Really would rate this 4 1/2 stars overall. A classic novella from one of the best prose writers of all time. Wilde was a master at the "turn of phrase", and in this story the character of Lord Henry (called "the prince of paradox") is a stand-in for Wilde himself. This is a novel that needs to be read (or listened to) more than once to catch all the philosophical ramblings. I did not think that Dorian should be blamed for all the degradation he believes he caused. After all individuals are responsible for their own actions and have a choice - they followed Dorian willingly. He himself was greatly influenced by the cynical Lord Henry. The idea of having the picture change with each cruel action was a brilliant literary device. Simon Prebble's narration was excellent although I did have some problems telling Lord Henry and Dorian apart.
A historical novel about the beginnings of the Civil War mostly from the Southern point of view. Bernard Cromwell is British, but gives us a great look at the Battle of Bull Run. His main character, Nathaniel Starbuck, is a Yankee who fights for the South. There is humor in the book and the characters really come to life. Cromwell's writing about the battle strategies of both sides places the reader in the thick of the fighting. Ed Sala's reading is perfection - he brings all the characters to life. I especially liked his voice for "Pecker", Washington Faulconer's brother-in-law. I look forward to downloading the next in the series so I can find out what happens to the characters.
This novel deals with amnesia and I chose it because I've always been interested in that subject. The beginning of the book was very intriguing - Christine wakes up every morning and doesn't remember anything about her life. The reader gets information as the character does and it's fun to work out the puzzle of what happened to Christine and why she has amnesia. But as the novel goes on, I found it repetitive as she learns many of the same things each day, but we the reader already know some of it. I figured out the end of the book and thought that Christine should have had some inkling of what happened to her and who was responsible. I won't give anything away, but points in the plot seemed very far-fetched even for a thriller. It was an easy listen and I thought Cassidy's narration was perfect - she read with the right amount of confusion and fear in her voice as this is a first-person narrative. I would try another of the author's books, but probably won't put any at the top of my reading list.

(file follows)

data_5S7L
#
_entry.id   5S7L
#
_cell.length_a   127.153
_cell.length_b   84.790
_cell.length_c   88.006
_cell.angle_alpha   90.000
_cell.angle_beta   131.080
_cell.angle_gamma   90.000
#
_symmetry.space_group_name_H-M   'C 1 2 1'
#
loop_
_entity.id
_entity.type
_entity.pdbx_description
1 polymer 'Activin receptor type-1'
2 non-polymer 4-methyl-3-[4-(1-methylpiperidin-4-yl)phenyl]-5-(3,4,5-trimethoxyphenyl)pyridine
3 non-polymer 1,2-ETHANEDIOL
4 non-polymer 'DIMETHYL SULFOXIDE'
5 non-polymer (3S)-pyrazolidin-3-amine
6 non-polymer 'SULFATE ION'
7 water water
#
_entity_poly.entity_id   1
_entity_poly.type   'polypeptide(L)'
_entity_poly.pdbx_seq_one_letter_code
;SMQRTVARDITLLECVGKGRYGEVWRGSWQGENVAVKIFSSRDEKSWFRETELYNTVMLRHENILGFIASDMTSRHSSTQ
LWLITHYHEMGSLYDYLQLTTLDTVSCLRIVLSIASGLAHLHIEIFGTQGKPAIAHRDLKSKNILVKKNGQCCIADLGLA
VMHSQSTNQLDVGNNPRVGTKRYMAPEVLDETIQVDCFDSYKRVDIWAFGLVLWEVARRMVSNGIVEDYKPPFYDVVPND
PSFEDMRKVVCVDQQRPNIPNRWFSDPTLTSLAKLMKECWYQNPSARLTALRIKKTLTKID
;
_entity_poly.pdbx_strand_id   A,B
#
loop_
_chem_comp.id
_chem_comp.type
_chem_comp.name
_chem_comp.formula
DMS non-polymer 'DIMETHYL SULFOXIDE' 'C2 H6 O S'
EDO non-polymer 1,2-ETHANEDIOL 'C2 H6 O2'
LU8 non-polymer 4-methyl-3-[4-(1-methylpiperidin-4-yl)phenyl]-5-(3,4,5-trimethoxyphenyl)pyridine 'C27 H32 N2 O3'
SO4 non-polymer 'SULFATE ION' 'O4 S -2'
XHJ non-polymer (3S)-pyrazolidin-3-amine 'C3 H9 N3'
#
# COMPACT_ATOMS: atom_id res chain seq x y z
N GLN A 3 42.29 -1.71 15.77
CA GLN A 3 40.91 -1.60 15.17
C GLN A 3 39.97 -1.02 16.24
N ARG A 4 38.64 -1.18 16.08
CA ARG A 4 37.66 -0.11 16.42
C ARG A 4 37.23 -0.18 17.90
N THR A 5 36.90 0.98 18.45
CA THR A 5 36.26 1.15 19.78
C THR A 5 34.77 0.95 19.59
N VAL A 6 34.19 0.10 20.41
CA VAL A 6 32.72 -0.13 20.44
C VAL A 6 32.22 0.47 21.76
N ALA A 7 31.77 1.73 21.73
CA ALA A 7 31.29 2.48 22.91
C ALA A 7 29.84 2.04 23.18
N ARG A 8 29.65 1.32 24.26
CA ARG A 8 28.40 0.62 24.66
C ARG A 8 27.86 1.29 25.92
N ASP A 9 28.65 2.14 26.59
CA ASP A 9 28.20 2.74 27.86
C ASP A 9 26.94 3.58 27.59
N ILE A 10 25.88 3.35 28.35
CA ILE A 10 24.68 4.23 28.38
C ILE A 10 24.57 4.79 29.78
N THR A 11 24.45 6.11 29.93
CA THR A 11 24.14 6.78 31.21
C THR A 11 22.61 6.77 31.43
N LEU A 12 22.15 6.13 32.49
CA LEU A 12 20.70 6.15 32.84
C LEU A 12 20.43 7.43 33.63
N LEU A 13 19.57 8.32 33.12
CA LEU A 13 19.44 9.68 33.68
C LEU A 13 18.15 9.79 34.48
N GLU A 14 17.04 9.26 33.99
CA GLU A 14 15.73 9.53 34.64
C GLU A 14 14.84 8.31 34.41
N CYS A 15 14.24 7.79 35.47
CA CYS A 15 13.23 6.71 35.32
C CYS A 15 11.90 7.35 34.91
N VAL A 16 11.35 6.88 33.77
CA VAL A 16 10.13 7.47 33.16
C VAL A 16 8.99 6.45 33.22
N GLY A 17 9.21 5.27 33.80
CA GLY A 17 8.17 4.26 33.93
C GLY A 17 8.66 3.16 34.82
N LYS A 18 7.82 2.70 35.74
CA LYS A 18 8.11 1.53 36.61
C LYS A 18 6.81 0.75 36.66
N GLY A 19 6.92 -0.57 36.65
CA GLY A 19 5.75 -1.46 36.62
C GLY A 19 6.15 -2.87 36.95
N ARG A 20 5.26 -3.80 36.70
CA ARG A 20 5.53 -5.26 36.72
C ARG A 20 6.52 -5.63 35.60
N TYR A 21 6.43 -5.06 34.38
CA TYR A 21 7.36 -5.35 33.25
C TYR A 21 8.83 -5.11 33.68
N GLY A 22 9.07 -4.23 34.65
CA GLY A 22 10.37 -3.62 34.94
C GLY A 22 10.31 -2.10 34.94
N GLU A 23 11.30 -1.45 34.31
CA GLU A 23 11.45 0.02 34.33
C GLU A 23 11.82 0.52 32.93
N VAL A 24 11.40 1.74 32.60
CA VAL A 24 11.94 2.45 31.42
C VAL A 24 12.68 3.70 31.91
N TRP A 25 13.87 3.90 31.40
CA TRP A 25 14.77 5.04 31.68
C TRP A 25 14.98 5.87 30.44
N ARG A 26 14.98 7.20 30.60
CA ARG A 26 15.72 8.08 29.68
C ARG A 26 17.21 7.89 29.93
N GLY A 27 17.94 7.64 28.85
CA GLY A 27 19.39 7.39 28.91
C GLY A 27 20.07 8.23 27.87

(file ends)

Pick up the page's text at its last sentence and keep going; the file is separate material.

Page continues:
This enduring classic was a Pulitzer Prize winner in 1919. The novel shows life in a small town in the early part of the 20th Century before and after the automobile made an impact and changed the status of the town's prominent families. The author portrays the decline of the big estates and the rise of a new aristocracy based on business acumen and not only inherited wealth. The main character, George Minafer, is not very likable, although by the end of the book, he is more sympathetic. His mother seems to me overprotective and indulgent toward George and this leads to his personality problems. Tarkington introduces humor, especially in the first part of the book, where the townfolk gossip about the Amberson family. This is a well written story with astute characterizations.
The narration by Geoffrey Blaisdell is excellent. I especially liked his tone and inflection when George exclaims: "riff-raff!".
James Thurber is one of my favorite authors and this is one of my favorite short stories. Henpecked Mr. Mitty is a character everyone can relate to - we all have our daydreams in which we are the hero or heroine and at times want to get away from reality. Ben Stiller brings out the humor in the story. Thanks Audible for this free download!